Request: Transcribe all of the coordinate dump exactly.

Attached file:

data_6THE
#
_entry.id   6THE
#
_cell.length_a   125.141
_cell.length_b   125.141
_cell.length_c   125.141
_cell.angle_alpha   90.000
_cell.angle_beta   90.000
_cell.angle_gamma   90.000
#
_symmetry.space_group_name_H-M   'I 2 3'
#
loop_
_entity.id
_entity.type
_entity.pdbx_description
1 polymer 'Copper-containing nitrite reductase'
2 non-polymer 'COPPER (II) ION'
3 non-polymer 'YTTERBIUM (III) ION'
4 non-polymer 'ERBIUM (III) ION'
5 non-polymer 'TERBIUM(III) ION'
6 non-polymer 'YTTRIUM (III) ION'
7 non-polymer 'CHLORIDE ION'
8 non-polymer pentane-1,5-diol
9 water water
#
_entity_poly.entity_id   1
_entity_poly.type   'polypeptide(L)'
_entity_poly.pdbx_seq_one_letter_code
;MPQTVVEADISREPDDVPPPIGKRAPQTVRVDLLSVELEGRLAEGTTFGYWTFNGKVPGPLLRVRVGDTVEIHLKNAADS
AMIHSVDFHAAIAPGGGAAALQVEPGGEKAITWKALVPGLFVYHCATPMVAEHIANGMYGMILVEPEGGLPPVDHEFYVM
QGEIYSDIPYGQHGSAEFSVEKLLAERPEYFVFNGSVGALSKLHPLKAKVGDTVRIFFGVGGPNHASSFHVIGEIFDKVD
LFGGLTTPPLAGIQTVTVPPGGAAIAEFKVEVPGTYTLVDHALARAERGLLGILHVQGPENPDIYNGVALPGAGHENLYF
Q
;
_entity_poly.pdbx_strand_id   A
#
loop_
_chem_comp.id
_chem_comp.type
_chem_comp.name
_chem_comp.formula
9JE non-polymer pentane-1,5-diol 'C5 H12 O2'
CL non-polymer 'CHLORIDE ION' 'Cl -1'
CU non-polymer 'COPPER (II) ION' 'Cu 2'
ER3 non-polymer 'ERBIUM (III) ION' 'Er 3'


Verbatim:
data_6THE
#
_entry.id   6THE
#
_cell.length_a   125.141
_cell.length_b   125.141
_cell.length_c   125.141
_cell.angle_alpha   90.000
_cell.angle_beta   90.000
_cell.angle_gamma   90.000
#
_symmetry.space_group_name_H-M   'I 2 3'
#
loop_
_entity.id
_entity.type
_entity.pdbx_description
1 polymer 'Copper-containing nitrite reductase'
2 non-polymer 'COPPER (II) ION'
3 non-polymer 'YTTERBIUM (III) ION'
4 non-polymer 'ERBIUM (III) ION'
5 non-polymer 'TERBIUM(III) ION'
6 non-polymer 'YTTRIUM (III) ION'
7 non-polymer 'CHLORIDE ION'
8 non-polymer pentane-1,5-diol
9 water water
#
_entity_poly.entity_id   1
_entity_poly.type   'polypeptide(L)'
_entity_poly.pdbx_seq_one_letter_code
;MPQTVVEADISREPDDVPPPIGKRAPQTVRVDLLSVELEGRLAEGTTFGYWTFNGKVPGPLLRVRVGDTVEIHLKNAADS
AMIHSVDFHAAIAPGGGAAALQVEPGGEKAITWKALVPGLFVYHCATPMVAEHIANGMYGMILVEPEGGLPPVDHEFYVM
QGEIYSDIPYGQHGSAEFSVEKLLAERPEYFVFNGSVGALSKLHPLKAKVGDTVRIFFGVGGPNHASSFHVIGEIFDKVD
LFGGLTTPPLAGIQTVTVPPGGAAIAEFKVEVPGTYTLVDHALARAERGLLGILHVQGPENPDIYNGVALPGAGHENLYF
Q
;
_entity_poly.pdbx_strand_id   A
#
loop_
_chem_comp.id
_chem_comp.type
_chem_comp.name
_chem_comp.formula
9JE non-polymer pentane-1,5-diol 'C5 H12 O2'
CL non-polymer 'CHLORIDE ION' 'Cl -1'
CU non-polymer 'COPPER (II) ION' 'Cu 2'
ER3 non-polymer 'ERBIUM (III) ION' 'Er 3'